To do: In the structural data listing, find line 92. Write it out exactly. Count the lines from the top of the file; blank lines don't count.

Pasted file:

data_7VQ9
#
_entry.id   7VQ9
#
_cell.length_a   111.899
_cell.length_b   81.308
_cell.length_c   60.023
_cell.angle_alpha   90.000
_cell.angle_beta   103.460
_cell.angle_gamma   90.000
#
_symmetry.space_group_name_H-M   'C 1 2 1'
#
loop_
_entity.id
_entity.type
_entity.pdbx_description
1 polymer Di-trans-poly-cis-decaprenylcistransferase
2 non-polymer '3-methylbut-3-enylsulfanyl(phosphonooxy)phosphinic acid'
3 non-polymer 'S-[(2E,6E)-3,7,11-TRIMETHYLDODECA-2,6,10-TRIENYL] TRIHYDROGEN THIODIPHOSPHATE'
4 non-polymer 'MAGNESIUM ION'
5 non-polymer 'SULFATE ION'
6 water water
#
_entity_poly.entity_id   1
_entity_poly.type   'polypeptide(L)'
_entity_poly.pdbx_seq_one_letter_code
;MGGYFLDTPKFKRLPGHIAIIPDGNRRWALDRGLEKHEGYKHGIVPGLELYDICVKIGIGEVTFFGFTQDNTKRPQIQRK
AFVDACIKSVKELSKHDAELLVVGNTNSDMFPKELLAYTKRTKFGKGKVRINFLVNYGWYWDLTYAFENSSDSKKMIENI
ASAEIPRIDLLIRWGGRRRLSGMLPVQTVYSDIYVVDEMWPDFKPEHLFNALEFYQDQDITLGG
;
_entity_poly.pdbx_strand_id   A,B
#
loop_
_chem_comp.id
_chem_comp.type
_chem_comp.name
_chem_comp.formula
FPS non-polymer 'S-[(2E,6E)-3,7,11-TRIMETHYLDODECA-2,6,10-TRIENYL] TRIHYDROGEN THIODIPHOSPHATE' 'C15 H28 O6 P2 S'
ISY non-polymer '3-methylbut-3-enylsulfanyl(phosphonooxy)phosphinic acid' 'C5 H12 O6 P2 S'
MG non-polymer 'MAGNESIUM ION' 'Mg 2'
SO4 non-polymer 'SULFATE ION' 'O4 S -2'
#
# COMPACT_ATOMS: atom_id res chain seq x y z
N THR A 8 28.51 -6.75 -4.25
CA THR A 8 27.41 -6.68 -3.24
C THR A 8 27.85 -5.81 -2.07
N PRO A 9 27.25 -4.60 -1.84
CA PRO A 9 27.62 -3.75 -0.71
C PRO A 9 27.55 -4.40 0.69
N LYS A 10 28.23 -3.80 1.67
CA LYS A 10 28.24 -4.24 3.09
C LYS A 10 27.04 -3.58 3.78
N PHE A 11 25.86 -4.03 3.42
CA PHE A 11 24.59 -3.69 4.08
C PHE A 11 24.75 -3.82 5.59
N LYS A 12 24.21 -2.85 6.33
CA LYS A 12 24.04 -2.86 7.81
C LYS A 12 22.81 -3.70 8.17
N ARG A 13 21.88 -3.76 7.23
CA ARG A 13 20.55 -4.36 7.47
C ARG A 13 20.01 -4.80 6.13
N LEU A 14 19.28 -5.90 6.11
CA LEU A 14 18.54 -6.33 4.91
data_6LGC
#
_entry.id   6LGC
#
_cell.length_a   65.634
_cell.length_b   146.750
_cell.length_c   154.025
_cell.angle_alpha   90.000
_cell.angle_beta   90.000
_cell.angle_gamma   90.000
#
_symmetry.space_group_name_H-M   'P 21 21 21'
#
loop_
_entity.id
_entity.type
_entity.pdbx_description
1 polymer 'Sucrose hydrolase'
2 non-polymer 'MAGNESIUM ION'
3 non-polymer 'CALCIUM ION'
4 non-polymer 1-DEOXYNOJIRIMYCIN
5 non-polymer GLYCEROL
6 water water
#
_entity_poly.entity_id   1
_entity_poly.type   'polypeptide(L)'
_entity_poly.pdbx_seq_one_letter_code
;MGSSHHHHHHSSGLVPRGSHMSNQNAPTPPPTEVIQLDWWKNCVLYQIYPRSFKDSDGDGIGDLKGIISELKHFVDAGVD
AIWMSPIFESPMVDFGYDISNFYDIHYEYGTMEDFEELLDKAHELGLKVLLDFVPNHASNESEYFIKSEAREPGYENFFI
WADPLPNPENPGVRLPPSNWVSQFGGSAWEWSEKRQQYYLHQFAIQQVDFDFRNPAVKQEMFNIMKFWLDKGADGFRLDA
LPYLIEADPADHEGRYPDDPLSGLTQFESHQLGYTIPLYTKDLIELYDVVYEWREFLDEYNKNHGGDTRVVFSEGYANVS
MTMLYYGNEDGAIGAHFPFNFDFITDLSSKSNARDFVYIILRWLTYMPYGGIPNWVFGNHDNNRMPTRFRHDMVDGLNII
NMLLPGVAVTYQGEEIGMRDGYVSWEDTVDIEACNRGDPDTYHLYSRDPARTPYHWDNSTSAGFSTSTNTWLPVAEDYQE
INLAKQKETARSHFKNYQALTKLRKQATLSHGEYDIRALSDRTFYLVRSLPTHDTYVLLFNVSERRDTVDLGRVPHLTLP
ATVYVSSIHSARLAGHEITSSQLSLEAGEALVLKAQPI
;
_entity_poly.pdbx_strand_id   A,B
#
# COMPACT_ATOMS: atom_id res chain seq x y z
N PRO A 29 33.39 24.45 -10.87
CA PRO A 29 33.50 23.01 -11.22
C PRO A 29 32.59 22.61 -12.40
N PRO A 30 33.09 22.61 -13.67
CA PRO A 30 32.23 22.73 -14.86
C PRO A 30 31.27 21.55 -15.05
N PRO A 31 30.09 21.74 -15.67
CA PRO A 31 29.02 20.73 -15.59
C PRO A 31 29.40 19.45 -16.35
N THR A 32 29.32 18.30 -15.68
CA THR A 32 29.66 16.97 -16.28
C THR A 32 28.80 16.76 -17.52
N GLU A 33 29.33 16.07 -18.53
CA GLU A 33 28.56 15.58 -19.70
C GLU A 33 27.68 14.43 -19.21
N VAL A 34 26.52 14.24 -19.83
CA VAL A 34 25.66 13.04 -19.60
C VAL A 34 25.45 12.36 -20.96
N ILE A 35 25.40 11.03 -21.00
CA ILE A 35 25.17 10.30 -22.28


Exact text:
;MGSSHHHHHHSSGLVPRGSHMSNQNAPTPPPTEVIQLDWWKNCVLYQIYPRSFKDSDGDGIGDLKGIISELKHFVDAGVD